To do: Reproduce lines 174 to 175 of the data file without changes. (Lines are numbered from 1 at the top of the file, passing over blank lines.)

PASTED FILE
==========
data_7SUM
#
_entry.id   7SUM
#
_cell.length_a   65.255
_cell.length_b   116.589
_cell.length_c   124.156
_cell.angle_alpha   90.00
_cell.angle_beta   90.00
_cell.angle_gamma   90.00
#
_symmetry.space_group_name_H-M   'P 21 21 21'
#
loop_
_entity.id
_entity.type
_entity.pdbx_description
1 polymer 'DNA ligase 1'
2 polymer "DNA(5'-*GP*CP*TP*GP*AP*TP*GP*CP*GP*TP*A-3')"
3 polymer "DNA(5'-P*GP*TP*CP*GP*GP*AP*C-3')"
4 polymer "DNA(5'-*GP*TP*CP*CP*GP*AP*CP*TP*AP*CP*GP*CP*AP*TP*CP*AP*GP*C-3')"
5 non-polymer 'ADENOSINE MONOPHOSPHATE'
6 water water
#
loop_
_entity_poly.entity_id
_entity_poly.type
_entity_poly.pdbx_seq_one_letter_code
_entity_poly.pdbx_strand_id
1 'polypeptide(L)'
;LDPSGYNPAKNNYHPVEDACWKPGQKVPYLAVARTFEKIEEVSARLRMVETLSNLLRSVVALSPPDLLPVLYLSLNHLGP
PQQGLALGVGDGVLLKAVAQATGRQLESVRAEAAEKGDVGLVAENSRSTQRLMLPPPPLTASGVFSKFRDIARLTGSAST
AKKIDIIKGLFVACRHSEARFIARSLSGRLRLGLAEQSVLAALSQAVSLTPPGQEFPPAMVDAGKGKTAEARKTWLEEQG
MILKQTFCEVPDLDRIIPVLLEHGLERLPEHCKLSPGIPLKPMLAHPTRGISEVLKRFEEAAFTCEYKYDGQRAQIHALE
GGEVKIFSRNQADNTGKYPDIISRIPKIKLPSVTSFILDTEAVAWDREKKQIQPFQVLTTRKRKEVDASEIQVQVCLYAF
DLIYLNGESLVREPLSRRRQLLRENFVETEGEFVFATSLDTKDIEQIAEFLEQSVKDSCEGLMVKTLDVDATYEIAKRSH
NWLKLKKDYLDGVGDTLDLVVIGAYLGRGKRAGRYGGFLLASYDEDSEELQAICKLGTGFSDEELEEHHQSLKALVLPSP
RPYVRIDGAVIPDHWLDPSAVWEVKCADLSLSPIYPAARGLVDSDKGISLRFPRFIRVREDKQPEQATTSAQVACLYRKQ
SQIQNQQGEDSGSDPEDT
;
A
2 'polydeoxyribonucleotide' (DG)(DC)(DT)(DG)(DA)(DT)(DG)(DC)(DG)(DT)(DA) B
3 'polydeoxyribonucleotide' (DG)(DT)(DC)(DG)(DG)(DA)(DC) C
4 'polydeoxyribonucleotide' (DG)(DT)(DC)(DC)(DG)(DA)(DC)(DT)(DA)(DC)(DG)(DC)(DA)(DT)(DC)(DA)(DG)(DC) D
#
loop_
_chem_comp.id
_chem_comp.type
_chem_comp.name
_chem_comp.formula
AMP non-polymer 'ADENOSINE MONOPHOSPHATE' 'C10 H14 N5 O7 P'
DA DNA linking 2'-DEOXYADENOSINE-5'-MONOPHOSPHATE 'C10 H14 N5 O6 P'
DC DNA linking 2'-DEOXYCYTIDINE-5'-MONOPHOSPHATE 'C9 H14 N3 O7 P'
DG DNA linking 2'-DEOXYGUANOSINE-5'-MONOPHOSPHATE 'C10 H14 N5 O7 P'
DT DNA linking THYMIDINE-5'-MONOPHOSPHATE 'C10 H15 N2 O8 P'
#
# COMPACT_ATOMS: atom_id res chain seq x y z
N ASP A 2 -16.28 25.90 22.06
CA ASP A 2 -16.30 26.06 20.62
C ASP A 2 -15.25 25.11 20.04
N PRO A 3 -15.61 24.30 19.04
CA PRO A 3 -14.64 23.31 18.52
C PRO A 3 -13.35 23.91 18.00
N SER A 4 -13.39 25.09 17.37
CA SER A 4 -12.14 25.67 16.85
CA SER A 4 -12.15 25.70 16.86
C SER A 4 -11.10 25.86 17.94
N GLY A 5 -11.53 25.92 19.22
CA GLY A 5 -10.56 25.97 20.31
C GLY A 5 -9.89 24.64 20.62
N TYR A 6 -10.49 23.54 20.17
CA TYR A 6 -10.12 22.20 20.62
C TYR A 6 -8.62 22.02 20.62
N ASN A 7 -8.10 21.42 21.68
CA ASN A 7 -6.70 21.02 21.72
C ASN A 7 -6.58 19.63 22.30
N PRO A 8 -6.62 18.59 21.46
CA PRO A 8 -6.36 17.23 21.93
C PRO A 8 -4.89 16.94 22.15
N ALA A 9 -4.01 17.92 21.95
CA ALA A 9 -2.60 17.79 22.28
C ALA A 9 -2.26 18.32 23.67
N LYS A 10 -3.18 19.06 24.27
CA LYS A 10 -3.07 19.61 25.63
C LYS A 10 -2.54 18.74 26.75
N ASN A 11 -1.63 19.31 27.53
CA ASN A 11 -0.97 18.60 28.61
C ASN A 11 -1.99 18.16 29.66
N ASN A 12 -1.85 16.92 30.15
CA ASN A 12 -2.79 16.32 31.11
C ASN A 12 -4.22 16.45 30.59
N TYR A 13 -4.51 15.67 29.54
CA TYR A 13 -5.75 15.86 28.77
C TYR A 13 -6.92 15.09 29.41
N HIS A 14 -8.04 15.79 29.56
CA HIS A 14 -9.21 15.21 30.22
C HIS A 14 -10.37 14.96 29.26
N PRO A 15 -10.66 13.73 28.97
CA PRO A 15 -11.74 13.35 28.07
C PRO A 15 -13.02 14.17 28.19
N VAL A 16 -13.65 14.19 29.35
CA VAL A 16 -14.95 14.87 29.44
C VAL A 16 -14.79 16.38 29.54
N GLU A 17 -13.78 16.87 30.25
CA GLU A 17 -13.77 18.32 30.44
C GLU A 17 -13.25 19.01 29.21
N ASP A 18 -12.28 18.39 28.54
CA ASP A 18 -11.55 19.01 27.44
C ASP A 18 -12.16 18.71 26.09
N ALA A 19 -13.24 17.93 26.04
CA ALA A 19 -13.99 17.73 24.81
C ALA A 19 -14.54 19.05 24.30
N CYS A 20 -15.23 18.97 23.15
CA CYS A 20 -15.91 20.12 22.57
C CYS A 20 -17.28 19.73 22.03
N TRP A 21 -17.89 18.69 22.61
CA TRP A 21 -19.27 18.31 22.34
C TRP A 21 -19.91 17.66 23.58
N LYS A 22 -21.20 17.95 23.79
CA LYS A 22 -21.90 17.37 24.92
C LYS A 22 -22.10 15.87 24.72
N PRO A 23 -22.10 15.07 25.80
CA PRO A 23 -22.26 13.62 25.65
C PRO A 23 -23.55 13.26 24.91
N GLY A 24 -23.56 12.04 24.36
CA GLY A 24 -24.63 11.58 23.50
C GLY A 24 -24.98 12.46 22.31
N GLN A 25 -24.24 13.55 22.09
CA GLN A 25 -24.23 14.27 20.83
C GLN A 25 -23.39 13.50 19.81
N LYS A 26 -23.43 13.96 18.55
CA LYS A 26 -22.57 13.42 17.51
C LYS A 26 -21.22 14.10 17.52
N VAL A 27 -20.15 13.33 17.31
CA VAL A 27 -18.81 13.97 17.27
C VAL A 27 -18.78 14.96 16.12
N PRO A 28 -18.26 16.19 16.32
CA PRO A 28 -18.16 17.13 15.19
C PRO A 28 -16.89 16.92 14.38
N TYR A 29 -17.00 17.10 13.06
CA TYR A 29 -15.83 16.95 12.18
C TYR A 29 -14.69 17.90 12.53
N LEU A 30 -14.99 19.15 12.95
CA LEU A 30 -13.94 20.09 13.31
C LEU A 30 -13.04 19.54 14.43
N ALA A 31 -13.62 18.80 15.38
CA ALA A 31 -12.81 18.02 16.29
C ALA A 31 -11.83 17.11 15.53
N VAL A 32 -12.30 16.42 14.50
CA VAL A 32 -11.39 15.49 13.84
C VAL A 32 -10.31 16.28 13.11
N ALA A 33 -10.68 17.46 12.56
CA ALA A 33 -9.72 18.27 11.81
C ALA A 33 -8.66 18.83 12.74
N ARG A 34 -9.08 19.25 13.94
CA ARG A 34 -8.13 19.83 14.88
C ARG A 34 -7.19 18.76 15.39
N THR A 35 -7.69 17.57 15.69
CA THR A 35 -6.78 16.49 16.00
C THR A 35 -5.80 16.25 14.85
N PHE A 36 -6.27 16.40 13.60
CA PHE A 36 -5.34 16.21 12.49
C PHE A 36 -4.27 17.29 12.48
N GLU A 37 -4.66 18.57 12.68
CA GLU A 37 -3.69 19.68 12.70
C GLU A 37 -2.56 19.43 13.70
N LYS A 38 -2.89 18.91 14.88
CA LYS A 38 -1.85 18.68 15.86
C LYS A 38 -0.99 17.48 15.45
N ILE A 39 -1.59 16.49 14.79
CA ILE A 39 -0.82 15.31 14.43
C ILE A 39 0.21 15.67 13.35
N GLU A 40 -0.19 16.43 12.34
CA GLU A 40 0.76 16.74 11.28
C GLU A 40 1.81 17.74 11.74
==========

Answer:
CA GLU A 40 0.76 16.74 11.28
C GLU A 40 1.81 17.74 11.74